(b) By contrast, the Welch 2-sample t test does not assume that the two populations have the same variance. This gives rise to your first formula for the (Welch) t statistic, in which the two variance estimates $$S_1^2$$ and $$S_2^2$$ are used separately. If $$n_1 = n_2,$$ one can show that the two t statistics are equal. However in the Welch test, under $$H_0,$$ the t statistic has approximately Student's t distribution with $$\nu^\prime$$ degrees of freedom, where $$\nu^\prime$$ is determined by a formula containing $$n_1, n_2, S_1^2, S_3^2$$ giving $$\min(n_1-1,n_2 -1) \le \nu^\prime \le n_1+n_2-2.$$ (If $$S_1^2\approx S_2^2,$$ then $$\nu^\prime$$ is nearer the larger possible value.)

The Welch test is preferred unless we have substantial prior knowledge that $$\sigma_1^2 \approx \sigma_2^2.$$

One and two-sided alternatives. In R, for your initial hot dog data, the one-sided Welch t test for $$H_0: \mu_b = \mu_p$$ against $$H_a: \mu_b > \mu_p$$ looks as follows:

Data and description:

b = c(186, 181, 176, 149, 184, 190, 158, 139, 175, 148,
152, 111, 141, 153, 190, 157, 131, 149, 135, 132)

p = c(129, 132, 102, 106, 94, 102, 87, 99, 170, 113,
135, 142, 86, 143, 152, 146, 144)

summary(b); length(b);  sd(b)
Min. 1st Qu.  Median    Mean 3rd Qu.    Max.
111.0   140.5   152.5   156.8   177.2   190.0
[1] 20         # sample size beef
[1] 22.64201   # sample SD beef
summary(p); length(p);  sd(p)
Min. 1st Qu.  Median    Mean 3rd Qu.    Max.
86.0   102.0   129.0   122.5   143.0   170.0
[1] 17
[1] 25.48313

boxplot(b, p, col="skyblue2", names=c("b","p"), label=T)


One-sided Welch test: The P-value (near 0) shows that we can reject $$H_0$$ at the 1% level of significance.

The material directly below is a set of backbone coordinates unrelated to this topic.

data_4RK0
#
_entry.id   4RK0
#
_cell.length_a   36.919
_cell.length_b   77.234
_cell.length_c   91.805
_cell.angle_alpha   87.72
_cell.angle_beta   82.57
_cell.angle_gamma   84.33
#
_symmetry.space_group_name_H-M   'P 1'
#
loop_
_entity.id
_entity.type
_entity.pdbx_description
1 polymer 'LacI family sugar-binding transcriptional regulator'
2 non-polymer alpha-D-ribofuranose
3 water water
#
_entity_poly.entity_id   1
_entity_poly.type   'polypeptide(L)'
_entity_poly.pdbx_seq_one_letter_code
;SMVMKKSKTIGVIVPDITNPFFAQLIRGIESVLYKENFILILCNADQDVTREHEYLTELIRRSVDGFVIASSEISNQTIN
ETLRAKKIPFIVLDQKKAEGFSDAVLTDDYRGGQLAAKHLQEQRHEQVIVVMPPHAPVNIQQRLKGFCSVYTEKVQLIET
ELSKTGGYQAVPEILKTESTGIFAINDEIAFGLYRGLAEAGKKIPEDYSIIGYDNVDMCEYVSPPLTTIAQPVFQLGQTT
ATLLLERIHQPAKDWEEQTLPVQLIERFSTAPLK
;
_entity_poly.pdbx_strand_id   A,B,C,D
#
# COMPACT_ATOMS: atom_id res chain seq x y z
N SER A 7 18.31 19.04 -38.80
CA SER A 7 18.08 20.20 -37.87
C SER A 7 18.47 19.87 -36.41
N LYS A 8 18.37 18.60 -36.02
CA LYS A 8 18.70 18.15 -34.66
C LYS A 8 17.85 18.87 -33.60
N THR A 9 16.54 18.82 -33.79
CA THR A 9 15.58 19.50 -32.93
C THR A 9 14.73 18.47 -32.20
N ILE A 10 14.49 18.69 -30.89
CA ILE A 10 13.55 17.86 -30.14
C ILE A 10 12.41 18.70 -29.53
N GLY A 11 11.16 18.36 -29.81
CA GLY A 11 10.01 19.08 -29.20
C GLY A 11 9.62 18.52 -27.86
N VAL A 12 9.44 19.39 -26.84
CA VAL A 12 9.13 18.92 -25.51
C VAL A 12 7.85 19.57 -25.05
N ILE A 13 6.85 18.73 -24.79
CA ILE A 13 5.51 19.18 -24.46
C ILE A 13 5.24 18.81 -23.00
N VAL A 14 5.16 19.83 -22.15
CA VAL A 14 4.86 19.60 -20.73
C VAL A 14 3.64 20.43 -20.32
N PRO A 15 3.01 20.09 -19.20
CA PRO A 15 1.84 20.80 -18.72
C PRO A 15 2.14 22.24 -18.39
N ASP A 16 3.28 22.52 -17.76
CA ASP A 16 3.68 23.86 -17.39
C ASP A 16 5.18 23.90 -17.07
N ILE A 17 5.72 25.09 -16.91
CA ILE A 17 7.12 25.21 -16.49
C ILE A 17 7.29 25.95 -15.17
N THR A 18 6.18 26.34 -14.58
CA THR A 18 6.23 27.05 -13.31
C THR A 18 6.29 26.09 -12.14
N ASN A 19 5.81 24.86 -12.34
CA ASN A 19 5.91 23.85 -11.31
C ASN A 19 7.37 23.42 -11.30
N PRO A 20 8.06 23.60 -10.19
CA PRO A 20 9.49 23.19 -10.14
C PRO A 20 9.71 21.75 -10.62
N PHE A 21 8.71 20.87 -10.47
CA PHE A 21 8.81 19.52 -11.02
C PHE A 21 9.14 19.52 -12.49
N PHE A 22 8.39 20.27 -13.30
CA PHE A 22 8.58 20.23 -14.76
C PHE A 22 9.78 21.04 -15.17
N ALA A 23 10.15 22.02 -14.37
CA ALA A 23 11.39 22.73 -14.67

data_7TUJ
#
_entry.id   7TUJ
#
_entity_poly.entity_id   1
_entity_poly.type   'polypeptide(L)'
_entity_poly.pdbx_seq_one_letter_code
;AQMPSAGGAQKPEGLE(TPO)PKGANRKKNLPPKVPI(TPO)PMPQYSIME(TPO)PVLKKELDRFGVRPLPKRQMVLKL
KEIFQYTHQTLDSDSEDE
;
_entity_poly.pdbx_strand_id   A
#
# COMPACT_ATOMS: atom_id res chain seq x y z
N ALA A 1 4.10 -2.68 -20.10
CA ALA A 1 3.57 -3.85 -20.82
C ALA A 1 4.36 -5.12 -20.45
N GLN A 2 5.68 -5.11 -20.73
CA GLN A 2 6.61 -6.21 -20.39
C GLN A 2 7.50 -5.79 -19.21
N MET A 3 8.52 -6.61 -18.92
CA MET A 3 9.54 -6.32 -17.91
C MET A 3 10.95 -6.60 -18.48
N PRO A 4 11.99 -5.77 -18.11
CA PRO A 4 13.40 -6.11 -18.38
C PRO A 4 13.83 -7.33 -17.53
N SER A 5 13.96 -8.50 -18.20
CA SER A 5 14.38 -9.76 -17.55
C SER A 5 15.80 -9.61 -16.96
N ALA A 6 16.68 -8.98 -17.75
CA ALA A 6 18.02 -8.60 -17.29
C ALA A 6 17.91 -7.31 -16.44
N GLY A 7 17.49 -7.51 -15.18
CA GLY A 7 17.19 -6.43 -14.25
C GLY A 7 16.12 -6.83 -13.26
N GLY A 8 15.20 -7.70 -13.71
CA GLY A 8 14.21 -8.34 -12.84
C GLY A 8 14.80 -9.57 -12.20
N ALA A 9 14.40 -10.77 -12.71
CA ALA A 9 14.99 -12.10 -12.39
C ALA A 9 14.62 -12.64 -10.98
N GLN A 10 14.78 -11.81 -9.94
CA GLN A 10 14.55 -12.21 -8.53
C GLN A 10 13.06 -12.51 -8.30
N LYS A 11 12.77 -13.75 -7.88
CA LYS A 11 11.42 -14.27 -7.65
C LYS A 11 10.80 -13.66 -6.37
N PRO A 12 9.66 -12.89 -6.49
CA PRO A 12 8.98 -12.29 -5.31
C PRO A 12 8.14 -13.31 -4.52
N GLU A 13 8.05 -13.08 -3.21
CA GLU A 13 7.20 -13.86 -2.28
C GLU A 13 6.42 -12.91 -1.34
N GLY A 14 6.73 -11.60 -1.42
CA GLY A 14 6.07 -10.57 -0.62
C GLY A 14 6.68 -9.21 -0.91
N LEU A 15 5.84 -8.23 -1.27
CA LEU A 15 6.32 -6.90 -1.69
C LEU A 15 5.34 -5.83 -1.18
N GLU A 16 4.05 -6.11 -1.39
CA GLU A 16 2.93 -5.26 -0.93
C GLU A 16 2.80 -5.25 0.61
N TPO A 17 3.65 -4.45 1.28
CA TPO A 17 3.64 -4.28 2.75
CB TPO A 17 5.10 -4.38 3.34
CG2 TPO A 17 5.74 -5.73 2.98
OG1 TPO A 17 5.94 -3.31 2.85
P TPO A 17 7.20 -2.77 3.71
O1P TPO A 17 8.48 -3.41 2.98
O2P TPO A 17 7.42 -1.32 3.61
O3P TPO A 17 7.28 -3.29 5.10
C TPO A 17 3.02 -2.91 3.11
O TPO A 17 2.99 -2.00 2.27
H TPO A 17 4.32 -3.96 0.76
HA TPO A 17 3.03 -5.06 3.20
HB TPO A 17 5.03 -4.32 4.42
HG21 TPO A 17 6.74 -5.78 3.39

t.test(b, p, alt="g")  # parameter 'g'=greater (1-sided)

Welch Two Sample t-test

data:  b and p
t = 4.3031, df = 32.394, p-value = 7.276e-05
alternative hypothesis:
true difference in means is greater than 0
95 percent confidence interval:
20.85096      Inf
sample estimates:
mean of x mean of y
156.8500  122.4706


Two-sided Welch test: If you test $$H_0: \mu_b = \mu_p$$ against the two-sided alternative ("no difference" against "difference"), then the P-value is twice the P-value for the one-sided test above--still very highly significant. Also, for this test (without parameter alt = "g" will give a 95% CI with a lower and upper bound for the difference between the two population means.

One-sided pooled test: Here is the pooled t test for the same data. Notice that in R the Welch test is the default. If you feel sure that the two population variances must be nearly equal, then you can do the pooled t test by using the parameter var.eq=T. Notice that DF = 20 + 17 - 2 =35.

t.test(b, p, alt="g", var.eq=T)

Two Sample t-test

data:  b and p
t = 4.3455, df = 35, p-value = 5.683e-05
alternative hypothesis:
true difference in means is greater than 0
95 percent confidence interval:
21.01239      Inf
sample estimates:
mean of x mean of y
156.8500  122.4706


Second data set. The analysis is similar and I will leave it to you. I think you are correct that you should do a two-sided test.

• Thanks for your comprehensive explanation. Commented Dec 20, 2020 at 23:33